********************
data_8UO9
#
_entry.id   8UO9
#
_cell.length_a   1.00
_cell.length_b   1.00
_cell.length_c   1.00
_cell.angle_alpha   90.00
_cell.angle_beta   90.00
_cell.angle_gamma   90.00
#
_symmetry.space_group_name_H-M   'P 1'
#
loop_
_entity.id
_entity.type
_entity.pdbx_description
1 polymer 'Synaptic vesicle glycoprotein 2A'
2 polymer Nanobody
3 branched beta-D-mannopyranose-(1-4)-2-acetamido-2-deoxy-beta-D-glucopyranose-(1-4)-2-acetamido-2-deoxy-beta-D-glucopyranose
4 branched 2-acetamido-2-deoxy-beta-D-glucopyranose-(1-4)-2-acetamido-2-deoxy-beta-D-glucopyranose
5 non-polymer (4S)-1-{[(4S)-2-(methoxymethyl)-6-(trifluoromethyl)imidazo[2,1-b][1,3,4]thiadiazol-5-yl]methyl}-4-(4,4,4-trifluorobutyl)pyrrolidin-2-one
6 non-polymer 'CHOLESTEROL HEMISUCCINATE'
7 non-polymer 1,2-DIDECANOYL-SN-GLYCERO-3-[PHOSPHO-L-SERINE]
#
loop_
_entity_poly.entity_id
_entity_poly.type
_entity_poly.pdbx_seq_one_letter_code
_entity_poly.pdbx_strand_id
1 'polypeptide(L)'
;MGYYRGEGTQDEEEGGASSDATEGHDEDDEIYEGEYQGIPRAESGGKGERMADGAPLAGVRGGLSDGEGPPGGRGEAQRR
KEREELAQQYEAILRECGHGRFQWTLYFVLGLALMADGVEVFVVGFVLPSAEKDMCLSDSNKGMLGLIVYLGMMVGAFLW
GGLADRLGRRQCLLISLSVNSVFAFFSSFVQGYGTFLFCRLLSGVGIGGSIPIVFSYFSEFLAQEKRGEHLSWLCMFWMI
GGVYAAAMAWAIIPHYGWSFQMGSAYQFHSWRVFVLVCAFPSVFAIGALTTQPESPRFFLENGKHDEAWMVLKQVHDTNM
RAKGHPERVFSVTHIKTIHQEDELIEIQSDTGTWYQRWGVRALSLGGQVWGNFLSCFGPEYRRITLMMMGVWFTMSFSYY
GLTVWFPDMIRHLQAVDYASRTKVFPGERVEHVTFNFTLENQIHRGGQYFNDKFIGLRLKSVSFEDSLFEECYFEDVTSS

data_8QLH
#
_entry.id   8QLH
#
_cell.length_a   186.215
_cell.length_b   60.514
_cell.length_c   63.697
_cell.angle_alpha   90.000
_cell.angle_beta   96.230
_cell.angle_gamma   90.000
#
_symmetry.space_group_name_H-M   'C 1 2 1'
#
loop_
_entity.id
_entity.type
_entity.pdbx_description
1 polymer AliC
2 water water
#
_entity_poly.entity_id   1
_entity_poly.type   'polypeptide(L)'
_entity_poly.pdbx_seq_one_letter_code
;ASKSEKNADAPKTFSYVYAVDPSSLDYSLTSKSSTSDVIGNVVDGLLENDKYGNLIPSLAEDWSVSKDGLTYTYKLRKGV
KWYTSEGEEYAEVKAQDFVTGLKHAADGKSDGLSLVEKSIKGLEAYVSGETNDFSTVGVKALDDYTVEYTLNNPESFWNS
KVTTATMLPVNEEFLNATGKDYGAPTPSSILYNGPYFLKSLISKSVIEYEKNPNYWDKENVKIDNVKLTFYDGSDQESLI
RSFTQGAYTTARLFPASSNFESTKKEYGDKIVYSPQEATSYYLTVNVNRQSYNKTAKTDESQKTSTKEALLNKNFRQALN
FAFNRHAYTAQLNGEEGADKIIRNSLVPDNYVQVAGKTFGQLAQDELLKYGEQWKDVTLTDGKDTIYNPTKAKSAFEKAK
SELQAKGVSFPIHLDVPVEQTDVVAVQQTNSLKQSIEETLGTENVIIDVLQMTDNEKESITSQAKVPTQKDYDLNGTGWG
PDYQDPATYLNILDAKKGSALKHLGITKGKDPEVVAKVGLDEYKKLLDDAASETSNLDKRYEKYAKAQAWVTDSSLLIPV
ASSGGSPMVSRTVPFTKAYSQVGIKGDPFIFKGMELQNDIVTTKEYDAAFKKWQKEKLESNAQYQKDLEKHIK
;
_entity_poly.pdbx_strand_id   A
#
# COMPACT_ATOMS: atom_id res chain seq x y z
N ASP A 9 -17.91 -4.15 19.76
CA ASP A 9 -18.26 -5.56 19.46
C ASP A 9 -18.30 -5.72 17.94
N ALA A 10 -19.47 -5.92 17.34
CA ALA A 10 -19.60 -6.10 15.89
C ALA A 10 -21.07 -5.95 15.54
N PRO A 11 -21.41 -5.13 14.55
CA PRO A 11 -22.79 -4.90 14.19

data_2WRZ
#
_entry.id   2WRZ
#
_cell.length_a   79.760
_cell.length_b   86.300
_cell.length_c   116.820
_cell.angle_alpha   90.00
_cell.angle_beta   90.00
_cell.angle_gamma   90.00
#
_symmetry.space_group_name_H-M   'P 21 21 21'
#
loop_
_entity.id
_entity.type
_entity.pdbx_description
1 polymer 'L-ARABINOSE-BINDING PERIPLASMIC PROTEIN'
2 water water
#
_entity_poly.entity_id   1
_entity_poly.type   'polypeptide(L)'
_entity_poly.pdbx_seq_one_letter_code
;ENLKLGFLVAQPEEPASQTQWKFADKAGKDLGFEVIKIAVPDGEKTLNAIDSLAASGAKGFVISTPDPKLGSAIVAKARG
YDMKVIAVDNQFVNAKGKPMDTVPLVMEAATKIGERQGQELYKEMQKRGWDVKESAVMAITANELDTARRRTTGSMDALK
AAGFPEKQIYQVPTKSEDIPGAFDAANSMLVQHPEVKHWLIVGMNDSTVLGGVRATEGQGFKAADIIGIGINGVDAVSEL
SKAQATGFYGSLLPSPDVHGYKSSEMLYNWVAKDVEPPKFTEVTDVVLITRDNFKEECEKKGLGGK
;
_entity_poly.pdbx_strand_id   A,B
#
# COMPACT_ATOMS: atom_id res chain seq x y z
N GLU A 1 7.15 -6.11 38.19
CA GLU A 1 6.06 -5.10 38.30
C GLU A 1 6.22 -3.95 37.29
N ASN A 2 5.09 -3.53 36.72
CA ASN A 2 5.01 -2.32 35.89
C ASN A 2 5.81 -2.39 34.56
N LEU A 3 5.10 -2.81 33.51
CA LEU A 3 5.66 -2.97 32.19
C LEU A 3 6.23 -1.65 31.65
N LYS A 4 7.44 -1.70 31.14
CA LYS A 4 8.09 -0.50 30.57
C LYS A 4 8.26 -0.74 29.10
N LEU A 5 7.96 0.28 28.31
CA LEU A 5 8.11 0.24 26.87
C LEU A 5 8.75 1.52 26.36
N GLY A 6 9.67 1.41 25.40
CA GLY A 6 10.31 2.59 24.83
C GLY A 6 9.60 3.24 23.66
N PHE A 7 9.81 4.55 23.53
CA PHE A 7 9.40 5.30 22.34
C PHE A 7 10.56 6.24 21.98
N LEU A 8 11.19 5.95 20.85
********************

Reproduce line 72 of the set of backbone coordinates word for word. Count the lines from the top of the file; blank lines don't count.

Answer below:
# COMPACT_ATOMS: atom_id res chain seq x y z